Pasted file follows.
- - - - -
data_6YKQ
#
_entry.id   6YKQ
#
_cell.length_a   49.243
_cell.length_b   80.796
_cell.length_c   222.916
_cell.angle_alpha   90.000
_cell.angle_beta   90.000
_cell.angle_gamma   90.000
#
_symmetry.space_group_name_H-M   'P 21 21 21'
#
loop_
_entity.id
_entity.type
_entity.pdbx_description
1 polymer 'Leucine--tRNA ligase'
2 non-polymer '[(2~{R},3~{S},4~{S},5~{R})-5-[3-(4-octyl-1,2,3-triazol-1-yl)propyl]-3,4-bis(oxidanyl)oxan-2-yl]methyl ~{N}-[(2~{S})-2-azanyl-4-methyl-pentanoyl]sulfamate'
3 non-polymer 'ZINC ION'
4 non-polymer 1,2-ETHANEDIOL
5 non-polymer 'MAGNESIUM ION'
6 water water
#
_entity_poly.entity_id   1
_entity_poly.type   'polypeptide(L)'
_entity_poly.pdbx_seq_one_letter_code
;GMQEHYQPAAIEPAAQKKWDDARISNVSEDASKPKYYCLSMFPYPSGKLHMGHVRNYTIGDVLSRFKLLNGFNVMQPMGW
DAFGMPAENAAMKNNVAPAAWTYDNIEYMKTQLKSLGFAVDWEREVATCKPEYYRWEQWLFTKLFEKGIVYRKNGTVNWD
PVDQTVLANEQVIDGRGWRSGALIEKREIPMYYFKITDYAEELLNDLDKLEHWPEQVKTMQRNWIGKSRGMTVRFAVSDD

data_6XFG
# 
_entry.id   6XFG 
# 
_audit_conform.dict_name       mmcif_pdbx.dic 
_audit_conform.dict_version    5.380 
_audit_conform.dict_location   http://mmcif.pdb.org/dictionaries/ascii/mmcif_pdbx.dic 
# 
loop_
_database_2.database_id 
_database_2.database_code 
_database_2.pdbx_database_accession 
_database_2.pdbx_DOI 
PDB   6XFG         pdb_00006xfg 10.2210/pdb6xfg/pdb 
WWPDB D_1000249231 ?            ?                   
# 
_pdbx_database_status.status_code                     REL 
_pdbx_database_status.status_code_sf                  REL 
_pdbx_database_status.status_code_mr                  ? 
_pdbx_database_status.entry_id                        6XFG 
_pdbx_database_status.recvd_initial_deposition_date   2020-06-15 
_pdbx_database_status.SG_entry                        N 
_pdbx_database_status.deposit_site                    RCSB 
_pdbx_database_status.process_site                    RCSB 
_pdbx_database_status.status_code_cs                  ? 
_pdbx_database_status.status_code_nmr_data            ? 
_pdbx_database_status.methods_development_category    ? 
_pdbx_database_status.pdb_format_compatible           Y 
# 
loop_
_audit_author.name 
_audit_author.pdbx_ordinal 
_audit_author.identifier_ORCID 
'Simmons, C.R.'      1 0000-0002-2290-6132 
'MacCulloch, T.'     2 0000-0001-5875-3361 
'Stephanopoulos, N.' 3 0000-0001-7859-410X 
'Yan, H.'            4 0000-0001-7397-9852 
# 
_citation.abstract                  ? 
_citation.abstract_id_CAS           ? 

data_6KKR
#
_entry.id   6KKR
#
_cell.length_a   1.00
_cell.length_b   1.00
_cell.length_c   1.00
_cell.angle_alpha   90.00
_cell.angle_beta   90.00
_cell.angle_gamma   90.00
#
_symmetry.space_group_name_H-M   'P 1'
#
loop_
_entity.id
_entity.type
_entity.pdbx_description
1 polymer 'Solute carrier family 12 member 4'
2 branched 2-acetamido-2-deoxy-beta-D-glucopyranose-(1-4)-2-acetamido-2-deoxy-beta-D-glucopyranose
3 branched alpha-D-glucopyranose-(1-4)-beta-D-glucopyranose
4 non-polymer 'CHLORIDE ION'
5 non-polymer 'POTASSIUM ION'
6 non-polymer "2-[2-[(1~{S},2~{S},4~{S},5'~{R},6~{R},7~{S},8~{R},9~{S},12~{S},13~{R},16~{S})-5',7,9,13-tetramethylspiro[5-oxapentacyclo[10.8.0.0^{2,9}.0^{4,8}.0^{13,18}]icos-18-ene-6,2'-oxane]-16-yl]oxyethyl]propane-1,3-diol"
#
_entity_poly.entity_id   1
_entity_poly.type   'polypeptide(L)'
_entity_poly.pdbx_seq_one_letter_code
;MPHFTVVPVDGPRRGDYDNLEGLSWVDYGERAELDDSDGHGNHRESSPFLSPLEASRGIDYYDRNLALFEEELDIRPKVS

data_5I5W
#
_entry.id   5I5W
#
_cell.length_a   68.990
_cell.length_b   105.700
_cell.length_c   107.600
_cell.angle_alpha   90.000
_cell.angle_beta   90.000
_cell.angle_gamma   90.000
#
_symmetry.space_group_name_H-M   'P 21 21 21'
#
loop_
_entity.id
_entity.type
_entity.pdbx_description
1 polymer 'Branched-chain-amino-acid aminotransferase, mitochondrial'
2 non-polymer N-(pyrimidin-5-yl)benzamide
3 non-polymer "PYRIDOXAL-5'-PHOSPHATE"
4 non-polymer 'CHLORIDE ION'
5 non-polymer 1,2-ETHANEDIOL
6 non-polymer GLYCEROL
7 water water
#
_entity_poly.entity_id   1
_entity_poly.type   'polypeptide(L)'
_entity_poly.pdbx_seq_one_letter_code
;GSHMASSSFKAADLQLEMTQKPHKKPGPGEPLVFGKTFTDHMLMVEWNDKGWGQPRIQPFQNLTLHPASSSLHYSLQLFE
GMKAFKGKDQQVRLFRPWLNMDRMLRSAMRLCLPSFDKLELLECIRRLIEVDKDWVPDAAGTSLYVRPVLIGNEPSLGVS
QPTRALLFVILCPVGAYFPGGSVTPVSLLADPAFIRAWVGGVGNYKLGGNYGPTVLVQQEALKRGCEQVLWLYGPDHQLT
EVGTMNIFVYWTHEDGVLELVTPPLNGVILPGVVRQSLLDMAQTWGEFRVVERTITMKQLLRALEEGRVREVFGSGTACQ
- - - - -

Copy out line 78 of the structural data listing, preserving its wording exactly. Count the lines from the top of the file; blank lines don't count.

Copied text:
_cell.angle_alpha   90.00